Interdisciplinary in its approach, the text draws on evidence from sociology, criminology, primate studies and archaeology to shed light on arguments about the social construction and innate nature of violence.
Engaging, wide-reaching and authorative, this is essential reading for students, academics and researchers in sociology, criminology, social pyschology and cultural studies. Globalization and Everyday Life. London: Routledge. Globalization and Everyday Life provides an accessible account of globalization by developing two themes in particular. First, globalization is an outcome of structural and cultural processes that manifest in different ways in economy, politics, culture and organizations.
So the globalized world is increasingly heterogeneous, unequal and conflictual rather than integrated and ordered. Secondly, globalization is sustained and created by the everyday actions of people and institutions. Both of these have far-reaching consequences for everyday life and are fully explored in this volume.
Larry Ray skilfully guides students through the various aspects of the globalization debate and illustrates key arguments with reference to specific topics including nation, state and cosmopolitanism, virtual societies, transnationals and development. This innovative book provides this information in a clear and concise manner suitable for the undergraduate student studying sociology, social geography, globalization and development studies. Social Theory and Postcommunism. Oxford: John Wiley and Sons Ltd. Written by two leading social theorists, the book discusses the thesis that the fall of communism has decimated alternative conceptions of social organizations other than capitalism.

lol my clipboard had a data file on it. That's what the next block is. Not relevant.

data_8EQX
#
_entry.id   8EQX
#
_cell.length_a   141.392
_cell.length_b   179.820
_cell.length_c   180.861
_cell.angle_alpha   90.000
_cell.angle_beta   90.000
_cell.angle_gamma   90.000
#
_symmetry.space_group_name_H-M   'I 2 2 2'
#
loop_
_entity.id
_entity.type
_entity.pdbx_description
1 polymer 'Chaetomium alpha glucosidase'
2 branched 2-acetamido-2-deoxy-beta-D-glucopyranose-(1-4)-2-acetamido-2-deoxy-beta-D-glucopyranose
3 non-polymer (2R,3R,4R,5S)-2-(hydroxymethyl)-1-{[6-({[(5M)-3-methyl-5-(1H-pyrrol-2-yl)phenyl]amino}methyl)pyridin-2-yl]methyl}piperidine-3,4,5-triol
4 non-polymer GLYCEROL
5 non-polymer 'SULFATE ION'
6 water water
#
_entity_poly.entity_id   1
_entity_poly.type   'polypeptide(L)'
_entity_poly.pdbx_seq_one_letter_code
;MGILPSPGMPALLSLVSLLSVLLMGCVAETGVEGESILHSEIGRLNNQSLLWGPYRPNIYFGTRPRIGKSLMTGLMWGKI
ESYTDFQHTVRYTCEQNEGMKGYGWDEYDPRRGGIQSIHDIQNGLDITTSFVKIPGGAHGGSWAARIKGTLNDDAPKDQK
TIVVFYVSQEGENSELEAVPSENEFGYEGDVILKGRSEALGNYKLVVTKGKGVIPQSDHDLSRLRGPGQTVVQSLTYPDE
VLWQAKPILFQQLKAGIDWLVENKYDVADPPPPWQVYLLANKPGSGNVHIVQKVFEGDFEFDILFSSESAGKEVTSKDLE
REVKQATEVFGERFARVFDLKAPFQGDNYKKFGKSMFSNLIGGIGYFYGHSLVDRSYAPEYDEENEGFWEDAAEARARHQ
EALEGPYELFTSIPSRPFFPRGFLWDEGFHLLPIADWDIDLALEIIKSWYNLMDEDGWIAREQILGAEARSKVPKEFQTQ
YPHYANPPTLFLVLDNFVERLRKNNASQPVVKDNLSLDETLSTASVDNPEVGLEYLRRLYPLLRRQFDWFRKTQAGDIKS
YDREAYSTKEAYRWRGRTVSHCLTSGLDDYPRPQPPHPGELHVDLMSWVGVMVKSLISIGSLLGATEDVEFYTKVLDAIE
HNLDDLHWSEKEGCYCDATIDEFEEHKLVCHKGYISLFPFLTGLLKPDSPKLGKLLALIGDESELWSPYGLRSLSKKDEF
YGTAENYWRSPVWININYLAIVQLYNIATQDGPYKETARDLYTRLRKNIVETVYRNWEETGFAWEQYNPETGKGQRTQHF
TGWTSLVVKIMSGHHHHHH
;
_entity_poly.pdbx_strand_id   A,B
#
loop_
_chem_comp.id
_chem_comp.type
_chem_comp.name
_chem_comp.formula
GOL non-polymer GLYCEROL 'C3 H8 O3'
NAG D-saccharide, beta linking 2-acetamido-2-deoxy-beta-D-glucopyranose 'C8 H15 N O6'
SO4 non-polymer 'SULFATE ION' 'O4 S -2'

It analyzes the implications of the fall of communism on social theory. It discusses alternative ideas of social organizations other than capitalism, in the wake of the collapse of communism. The Sociology of Violence. In: Korgen, K. The Cambridge Handbook of Sociology.
Cambridge University Press, pp. Communist Cosmopolitanism. In: Bhambra, G. Routledge, pp. In: Filipiak, A.
Revolutions Research Centre, pp. Civil Society and the Public Sphere. In: Amenta, E. Chicester: John Wiley and Sons Ltd, pp.
After - Globalization, Normalization and Utopia. In: Hayden, P. Globalization and Utopia - Critical Essays. Basingstoke: Palgrave Macmillan, pp. In: Elliott, A. The Contemporary Bauman. Habermas, Pragmatism and Truth. In: Baert, P. Pragmatism and European Social Theory. The Bardwell Press, pp.
Mourning, Melancholia and Violence. In: Bell, D. London: Palgrave MacMillan, pp. Violent Crime. In: Hale, C. Oxford: Oxford University Press, pp. Civil Society and Public Sphere.
In: Nash, K. The Blackwell Companion to Political Sociology. Oxford: Blackwell. Remembrance and Ambiguity.
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In: British Sociological Association Conference. The Politics of Hate Crime. Memory, Trauma and Genocidal Nationalism. Nationalism poses several analytical problems for sociology, since it stands at the intersection of familiar binary conceptual contrasts. It further has the capacity to appear alternatively democratic and violent. This paper examines the conditions for violent nationalism, with particular reference to the Kosovo conflict. It argues that the conditions for potentially genocidal nationalism lie in the apparently routine rituals through which 'nations' are remembered and constructed.